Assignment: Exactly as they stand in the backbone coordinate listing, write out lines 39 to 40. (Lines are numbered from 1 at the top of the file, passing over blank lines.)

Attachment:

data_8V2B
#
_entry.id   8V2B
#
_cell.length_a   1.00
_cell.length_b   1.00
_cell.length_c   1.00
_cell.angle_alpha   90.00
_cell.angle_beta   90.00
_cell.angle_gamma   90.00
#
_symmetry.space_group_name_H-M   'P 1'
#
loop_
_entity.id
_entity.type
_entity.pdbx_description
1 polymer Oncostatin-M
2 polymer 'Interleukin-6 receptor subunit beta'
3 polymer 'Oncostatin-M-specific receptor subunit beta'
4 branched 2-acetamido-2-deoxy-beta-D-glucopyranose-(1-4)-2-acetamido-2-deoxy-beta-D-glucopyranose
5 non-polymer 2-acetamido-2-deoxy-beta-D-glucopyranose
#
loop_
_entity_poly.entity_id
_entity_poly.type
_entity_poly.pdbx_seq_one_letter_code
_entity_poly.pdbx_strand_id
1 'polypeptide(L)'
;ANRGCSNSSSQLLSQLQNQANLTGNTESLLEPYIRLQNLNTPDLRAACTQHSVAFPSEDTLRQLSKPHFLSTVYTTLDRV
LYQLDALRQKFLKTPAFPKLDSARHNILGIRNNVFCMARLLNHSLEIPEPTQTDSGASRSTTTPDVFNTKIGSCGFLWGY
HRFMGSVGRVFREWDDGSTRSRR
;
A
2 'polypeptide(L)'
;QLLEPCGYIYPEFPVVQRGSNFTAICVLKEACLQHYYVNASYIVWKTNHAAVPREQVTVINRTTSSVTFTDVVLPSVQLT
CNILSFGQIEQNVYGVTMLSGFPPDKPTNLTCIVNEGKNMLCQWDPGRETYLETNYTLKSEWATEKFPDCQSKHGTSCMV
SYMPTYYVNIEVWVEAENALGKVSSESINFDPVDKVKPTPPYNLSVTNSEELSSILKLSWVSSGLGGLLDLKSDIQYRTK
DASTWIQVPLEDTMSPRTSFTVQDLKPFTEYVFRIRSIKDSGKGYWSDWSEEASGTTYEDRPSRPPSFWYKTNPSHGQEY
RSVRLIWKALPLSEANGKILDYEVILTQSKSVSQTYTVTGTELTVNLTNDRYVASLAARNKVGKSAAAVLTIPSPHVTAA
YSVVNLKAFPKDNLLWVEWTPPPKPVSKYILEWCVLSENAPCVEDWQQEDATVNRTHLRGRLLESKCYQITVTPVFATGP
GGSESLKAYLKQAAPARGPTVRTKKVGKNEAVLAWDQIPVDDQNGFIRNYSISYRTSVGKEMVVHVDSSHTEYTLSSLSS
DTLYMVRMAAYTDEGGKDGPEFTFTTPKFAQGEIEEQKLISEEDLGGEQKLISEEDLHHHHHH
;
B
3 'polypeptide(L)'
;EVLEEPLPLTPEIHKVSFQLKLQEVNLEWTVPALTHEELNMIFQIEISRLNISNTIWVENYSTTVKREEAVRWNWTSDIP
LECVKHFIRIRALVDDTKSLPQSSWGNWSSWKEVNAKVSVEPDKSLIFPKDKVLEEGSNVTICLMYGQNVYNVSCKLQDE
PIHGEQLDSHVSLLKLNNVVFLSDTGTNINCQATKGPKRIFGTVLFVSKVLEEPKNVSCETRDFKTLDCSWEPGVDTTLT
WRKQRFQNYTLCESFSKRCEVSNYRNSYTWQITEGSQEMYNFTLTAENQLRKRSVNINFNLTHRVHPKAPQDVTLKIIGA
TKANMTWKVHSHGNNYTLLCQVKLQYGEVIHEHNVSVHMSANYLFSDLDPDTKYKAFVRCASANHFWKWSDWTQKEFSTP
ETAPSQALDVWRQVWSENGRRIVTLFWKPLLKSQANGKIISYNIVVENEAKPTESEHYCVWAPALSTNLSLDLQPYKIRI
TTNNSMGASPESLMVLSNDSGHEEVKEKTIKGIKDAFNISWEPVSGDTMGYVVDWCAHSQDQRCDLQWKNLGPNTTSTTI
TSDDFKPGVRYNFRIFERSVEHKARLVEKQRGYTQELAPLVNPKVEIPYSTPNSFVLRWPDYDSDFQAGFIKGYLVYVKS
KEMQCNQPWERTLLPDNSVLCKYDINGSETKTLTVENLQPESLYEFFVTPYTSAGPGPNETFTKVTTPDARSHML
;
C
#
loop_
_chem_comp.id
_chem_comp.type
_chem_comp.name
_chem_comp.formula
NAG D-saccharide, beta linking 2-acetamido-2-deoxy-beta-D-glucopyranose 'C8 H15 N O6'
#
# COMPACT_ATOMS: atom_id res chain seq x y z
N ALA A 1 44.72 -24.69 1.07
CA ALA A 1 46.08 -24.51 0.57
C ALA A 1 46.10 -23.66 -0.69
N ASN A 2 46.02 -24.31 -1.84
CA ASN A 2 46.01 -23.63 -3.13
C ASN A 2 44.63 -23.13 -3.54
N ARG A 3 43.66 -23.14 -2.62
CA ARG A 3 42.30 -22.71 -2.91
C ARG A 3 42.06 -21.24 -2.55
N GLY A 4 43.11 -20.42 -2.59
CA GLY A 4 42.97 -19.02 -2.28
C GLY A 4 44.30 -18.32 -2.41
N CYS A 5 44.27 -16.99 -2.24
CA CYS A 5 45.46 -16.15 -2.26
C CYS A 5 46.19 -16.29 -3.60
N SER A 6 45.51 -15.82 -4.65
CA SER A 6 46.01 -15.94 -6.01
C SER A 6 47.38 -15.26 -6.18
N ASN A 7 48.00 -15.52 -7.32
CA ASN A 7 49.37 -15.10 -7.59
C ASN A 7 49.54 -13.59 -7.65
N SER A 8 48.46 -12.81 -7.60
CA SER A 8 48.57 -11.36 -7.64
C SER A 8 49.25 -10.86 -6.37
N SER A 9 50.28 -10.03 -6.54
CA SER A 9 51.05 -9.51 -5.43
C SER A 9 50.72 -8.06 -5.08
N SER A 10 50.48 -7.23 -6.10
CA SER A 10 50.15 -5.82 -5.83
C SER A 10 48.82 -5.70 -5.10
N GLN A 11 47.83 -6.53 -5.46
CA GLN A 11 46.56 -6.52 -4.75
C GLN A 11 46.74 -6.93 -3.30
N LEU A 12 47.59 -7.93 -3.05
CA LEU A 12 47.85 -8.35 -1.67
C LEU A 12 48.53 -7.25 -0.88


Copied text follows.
DASTWIQVPLEDTMSPRTSFTVQDLKPFTEYVFRIRSIKDSGKGYWSDWSEEASGTTYEDRPSRPPSFWYKTNPSHGQEY
RSVRLIWKALPLSEANGKILDYEVILTQSKSVSQTYTVTGTELTVNLTNDRYVASLAARNKVGKSAAAVLTIPSPHVTAA